The European Commission has launched two formal investigations against Qualcomm to determine whether or not the chip maker engaged in antitrust practices. It's alleged the company has abused its market position by undercutting rival parties to force them out of the industry.
The first investigation will examine whether Qualcomm offered financial incentives to customers if they purchased baseband chipsets exclusively (or almost exclusively) from the company. The second investigation will look into whether Qualcomm sold its products below cost in order to drive rivals out of the market.
Both investigations will cover chips used for 3G and 4G technology, working off probing that has been underway since 2010. This isn't the first time the European Commission has investigated Qualcomm, with a 4-year long enquiry that ended in 2009. The company also had to fork out $975 million in China after settling with the country's National Development and Reform Commission in an antitrust dispute.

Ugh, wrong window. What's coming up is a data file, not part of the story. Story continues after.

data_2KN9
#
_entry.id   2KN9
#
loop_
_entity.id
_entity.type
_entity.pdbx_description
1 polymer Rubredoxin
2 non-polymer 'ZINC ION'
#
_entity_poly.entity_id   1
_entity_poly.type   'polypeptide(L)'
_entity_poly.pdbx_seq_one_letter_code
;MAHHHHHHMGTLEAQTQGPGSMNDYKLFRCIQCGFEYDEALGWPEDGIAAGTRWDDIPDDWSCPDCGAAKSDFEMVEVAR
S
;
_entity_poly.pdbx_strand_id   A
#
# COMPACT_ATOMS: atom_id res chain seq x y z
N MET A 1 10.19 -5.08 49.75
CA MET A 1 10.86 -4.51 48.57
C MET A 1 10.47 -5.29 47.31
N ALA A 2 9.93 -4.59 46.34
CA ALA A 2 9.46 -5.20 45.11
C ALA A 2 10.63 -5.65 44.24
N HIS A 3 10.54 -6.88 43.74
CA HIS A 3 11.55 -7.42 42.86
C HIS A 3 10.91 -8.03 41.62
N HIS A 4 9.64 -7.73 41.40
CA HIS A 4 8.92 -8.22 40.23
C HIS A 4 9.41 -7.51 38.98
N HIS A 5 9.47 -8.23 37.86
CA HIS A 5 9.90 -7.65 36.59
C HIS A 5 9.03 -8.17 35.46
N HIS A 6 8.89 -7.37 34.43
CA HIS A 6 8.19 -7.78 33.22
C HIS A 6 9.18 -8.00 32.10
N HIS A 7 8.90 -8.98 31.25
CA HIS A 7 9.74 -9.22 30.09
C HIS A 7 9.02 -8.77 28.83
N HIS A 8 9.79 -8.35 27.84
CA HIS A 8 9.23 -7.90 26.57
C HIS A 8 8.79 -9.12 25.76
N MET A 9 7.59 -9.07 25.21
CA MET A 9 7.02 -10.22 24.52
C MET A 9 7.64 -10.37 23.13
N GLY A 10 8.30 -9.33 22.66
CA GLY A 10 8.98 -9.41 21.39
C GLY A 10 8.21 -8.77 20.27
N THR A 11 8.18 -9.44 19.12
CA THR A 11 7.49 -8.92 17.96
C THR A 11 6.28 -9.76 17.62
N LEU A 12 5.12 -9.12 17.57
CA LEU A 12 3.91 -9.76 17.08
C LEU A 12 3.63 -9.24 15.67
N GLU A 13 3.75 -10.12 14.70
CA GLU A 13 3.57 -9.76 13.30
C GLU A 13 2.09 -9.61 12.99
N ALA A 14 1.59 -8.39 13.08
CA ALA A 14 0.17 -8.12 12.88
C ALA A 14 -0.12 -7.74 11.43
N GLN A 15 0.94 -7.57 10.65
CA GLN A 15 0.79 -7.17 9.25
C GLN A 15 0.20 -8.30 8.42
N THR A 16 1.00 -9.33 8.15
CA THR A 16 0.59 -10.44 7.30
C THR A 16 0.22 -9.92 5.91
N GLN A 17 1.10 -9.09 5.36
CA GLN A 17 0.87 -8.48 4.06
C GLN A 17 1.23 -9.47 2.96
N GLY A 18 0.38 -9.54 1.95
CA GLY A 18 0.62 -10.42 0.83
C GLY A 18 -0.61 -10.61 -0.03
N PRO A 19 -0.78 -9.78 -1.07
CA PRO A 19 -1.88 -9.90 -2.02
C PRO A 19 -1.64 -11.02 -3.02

Update: Qualcomm released a statement commenting on the new European Commission investigation:
"We were informed that the European Commission has taken the procedural step of "initiating proceedings" against Qualcomm with regard to the two ongoing investigations into Qualcomm's sale of chipsets for mobile devices. This step allows investigators to gather additional facts, but it represents neither an expression by the Commission on the merits of the case nor an accusation against the Company. While we were disappointed to hear this, we have been cooperating and will continue to cooperate with the Commission, and we continue to believe that any concerns are without merit."